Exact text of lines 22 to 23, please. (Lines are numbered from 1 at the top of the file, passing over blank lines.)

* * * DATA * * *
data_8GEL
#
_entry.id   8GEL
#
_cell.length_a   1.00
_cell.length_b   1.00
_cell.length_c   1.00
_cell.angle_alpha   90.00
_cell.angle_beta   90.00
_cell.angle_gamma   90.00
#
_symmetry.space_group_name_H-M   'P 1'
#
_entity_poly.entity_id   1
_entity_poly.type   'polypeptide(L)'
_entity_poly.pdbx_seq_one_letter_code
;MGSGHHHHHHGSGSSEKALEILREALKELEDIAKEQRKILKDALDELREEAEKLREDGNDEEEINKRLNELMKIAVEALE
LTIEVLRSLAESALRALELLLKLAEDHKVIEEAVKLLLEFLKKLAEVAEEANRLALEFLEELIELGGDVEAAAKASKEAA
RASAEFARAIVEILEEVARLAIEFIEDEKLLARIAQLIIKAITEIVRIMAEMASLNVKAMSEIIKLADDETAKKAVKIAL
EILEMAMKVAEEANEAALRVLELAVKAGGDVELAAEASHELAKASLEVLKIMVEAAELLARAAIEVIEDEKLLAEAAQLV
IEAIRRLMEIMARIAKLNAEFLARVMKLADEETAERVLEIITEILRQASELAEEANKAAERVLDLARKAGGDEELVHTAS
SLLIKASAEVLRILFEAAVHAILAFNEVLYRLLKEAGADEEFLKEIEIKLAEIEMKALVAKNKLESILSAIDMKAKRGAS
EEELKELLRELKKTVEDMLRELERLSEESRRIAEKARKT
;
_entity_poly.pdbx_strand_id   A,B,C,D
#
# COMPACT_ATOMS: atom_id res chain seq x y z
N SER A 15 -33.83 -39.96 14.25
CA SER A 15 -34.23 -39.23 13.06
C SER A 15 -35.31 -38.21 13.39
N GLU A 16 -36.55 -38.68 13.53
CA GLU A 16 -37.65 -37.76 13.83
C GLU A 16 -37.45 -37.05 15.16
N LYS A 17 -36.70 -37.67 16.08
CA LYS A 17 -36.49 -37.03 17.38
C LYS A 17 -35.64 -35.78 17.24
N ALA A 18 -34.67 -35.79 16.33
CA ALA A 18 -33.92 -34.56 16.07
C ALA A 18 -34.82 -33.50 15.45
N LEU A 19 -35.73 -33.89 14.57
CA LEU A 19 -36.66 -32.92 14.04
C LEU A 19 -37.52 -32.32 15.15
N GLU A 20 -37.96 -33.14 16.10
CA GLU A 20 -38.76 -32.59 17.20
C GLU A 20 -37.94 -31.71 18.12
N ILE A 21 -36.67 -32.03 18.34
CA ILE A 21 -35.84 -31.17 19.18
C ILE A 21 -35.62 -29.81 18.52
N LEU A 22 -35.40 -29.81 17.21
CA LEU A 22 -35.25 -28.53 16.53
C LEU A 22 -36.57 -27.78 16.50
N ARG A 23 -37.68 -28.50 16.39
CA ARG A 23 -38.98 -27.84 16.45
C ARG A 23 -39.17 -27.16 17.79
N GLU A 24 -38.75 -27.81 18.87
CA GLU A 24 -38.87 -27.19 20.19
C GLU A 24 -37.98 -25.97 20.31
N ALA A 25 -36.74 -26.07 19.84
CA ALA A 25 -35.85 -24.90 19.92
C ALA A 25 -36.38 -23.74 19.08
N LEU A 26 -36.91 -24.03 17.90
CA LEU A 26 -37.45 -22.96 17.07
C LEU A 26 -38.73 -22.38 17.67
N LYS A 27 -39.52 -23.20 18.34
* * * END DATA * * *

SLLIKASAEVLRILFEAAVHAILAFNEVLYRLLKEAGADEEFLKEIEIKLAEIEMKALVAKNKLESILSAIDMKAKRGAS
EEELKELLRELKKTVEDMLRELERLSEESRRIAEKARKT